What is Solar Minimum and how will it affect August’s eclipse?

The Sun has a cycle that lasts roughly 11 years, and right now we’re heading towards the trough. Does it matter?

Will August 21 reveal our Sun to be weaker than normal? It’s highly possible that the mighty Solar Corona – the star attraction of a Total Solar Eclipse – will be smaller than seen in previous years, but there’s no need to get concerned; the event will still be the most spectacular natural event you have ever witnessed.

You see, the Sun has a cycle that lasts between 9-14 years. At the peak of that cycle – solar maximum – the Sun spits-out more electrons and protons as huge solar flares and coronal mass ejections. These are responsible for the displays of Northern Lights and Southern Lights; the more charged-up the solar wind headed towards Earth, the brighter and more frequent are the displays. What’s known as the ‘auroral oval’ gets larger, so people in more southerly latitudes can see them.

A solar maximum is historically when aurora are at their most frequent and spectacular, and if there’s a Total Solar Eclipse during that peak, you can expect to see ‘prominences’ – huge solar flares and coronal mass ejections in action.

“The Sun has an 11-year cycle where it gets more active and more prominences, but that doesn’t mean that towards minimum there’s no action going on,” says Eddie Mahoney, the only Nasa Ambassador, and Director of Astronomy and host of Tour of the Stars at the Hyatt Regency Maui.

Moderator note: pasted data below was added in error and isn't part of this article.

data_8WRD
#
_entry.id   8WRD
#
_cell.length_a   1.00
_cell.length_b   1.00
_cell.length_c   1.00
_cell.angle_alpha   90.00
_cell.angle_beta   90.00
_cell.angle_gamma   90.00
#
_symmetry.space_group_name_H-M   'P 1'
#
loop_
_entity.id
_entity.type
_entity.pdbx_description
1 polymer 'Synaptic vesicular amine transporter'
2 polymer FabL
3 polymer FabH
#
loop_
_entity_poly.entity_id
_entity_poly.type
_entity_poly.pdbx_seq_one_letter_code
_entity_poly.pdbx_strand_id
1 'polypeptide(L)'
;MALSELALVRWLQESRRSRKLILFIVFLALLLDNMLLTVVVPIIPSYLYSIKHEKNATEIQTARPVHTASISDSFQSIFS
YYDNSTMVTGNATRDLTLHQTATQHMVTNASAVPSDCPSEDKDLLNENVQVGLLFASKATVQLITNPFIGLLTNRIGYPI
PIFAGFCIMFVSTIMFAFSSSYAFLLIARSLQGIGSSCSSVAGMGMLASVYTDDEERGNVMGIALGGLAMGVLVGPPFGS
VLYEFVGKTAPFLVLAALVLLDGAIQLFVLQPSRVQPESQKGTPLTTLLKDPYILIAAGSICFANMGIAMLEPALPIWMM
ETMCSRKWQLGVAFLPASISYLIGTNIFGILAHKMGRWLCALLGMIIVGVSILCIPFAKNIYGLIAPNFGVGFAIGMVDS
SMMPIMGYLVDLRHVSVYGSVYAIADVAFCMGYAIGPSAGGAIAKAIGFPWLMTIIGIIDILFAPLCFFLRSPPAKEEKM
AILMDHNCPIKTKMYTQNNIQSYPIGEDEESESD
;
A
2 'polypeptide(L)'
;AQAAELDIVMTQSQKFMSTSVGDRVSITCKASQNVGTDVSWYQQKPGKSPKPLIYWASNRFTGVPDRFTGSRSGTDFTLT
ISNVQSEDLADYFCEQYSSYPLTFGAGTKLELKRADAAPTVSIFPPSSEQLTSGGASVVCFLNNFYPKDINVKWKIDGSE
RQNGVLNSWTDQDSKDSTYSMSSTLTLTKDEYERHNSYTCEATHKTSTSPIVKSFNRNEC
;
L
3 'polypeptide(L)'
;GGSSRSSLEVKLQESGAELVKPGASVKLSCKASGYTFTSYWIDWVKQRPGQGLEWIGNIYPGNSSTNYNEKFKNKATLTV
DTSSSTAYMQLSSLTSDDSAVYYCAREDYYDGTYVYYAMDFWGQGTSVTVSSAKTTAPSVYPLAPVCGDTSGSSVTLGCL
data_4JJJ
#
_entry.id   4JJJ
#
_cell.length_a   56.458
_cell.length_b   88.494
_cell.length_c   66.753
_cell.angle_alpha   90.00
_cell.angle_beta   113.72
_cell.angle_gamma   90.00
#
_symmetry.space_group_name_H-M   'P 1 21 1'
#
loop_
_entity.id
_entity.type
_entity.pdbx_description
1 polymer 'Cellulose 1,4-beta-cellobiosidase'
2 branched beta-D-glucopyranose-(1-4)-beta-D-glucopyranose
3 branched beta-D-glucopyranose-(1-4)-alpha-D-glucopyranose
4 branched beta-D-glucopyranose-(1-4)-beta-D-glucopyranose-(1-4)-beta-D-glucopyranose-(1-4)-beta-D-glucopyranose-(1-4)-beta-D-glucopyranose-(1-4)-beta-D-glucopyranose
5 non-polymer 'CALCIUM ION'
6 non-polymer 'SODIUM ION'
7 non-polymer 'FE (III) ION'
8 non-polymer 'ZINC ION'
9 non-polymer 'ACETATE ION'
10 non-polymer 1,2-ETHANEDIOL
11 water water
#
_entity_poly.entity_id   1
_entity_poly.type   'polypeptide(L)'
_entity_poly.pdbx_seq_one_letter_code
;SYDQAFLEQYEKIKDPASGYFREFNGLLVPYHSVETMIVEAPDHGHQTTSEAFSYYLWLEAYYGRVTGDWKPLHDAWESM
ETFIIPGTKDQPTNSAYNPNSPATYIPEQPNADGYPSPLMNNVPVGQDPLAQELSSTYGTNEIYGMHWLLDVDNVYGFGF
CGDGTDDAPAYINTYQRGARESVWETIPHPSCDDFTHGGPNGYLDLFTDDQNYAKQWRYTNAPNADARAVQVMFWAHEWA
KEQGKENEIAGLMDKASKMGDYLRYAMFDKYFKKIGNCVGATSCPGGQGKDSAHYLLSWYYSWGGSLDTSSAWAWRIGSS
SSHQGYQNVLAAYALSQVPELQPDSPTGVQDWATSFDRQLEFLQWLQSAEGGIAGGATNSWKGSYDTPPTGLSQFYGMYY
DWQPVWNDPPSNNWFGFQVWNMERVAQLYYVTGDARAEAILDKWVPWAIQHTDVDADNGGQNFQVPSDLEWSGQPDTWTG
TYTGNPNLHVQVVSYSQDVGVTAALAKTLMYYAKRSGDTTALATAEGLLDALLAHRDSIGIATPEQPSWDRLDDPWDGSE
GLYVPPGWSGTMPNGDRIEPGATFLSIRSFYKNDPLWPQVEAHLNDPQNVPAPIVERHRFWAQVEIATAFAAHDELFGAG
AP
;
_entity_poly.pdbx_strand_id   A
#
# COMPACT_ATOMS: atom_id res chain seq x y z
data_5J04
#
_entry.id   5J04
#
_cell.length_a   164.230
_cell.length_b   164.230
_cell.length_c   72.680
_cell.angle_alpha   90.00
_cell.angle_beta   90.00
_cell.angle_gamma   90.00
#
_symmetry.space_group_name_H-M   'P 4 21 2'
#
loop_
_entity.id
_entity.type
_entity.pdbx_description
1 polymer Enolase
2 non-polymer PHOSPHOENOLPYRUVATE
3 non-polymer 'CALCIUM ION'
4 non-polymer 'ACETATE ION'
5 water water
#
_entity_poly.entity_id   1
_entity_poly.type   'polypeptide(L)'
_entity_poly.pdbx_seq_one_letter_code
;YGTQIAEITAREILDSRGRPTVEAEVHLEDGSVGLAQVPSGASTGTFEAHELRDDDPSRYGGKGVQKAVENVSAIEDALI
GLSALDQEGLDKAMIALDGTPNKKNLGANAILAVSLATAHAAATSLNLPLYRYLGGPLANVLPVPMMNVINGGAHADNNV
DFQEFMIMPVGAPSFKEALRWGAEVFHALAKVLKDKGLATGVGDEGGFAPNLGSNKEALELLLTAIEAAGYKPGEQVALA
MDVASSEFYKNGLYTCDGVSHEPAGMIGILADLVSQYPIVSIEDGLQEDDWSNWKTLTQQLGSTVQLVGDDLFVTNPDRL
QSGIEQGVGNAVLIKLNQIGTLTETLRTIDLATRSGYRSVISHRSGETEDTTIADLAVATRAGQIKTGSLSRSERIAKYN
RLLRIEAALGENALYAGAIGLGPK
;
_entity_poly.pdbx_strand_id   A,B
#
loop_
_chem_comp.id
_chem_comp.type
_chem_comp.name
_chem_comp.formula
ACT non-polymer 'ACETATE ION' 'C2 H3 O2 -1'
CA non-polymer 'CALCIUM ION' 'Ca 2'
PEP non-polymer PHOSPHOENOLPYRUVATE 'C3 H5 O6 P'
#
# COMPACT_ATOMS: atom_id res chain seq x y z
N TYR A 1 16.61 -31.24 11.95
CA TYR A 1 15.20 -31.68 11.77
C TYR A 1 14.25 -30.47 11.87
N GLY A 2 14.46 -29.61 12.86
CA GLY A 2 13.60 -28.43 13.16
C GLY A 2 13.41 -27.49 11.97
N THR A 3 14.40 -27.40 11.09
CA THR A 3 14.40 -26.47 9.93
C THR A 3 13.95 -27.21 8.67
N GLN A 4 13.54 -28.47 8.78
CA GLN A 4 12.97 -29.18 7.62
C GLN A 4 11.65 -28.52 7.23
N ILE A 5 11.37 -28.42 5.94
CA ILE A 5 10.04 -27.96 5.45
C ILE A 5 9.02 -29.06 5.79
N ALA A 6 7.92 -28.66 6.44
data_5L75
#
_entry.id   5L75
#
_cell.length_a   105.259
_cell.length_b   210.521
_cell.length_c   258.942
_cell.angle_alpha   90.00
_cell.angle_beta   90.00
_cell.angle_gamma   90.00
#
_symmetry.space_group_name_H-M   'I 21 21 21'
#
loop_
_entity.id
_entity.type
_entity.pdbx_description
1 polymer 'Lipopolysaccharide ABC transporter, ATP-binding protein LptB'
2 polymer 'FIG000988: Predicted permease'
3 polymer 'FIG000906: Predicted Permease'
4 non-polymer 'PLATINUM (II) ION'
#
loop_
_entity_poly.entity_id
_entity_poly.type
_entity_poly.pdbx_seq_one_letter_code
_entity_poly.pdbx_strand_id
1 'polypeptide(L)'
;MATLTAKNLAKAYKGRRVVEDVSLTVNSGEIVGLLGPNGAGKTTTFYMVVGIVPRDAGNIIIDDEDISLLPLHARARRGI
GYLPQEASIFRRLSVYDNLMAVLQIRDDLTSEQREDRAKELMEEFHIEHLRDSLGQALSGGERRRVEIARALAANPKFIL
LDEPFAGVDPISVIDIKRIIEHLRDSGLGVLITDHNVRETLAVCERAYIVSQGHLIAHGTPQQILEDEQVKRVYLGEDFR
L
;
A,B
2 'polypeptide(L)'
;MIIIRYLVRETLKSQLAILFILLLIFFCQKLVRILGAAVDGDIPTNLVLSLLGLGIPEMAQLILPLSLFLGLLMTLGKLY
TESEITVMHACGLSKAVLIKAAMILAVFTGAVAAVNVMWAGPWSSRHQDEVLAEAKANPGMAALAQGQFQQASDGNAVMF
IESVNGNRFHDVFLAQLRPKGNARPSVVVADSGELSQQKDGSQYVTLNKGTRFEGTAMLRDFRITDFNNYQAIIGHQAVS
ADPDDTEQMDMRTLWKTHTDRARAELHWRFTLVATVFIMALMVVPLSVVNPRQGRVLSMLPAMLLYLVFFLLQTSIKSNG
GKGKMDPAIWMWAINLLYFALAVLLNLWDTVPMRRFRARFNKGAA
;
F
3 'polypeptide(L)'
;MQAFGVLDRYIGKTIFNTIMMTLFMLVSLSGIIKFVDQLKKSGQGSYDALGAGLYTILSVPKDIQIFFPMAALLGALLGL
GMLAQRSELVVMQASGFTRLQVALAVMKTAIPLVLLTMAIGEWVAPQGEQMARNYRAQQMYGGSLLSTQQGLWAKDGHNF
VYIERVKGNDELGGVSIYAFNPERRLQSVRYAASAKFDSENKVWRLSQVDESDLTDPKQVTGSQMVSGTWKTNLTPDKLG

There’s less activity than there is at the peak but there’s still activity – it’s not zero – so we may still get some dazzling effects from the corona.”

However, predicting the solar maximum is difficult because although 11 years is the average cycle, it can vary between 9-14 years, so August’s Total Solar Eclipse could help astronomers determine exactly where the Sun is in that cycle. During Totality the Sun’s corona can be small and tightly bound to the surface, or flared and stretching away from the Sun. “The Sun can tricks us, it can surprise , and even at absolute minimum,” says Mahoney. “Perhaps the solar corona will be a bit smaller, that’s likely.”

The next solar maximum is expected to peak in the mid 2020s.

Photo credit: J. Vilinga (Angola, IAP), LASCO, NRL, SOHO, ESA, NASA; Processing: R. Wittich; Composition & Copyright: S. Koutchmy (IAP, CNRS)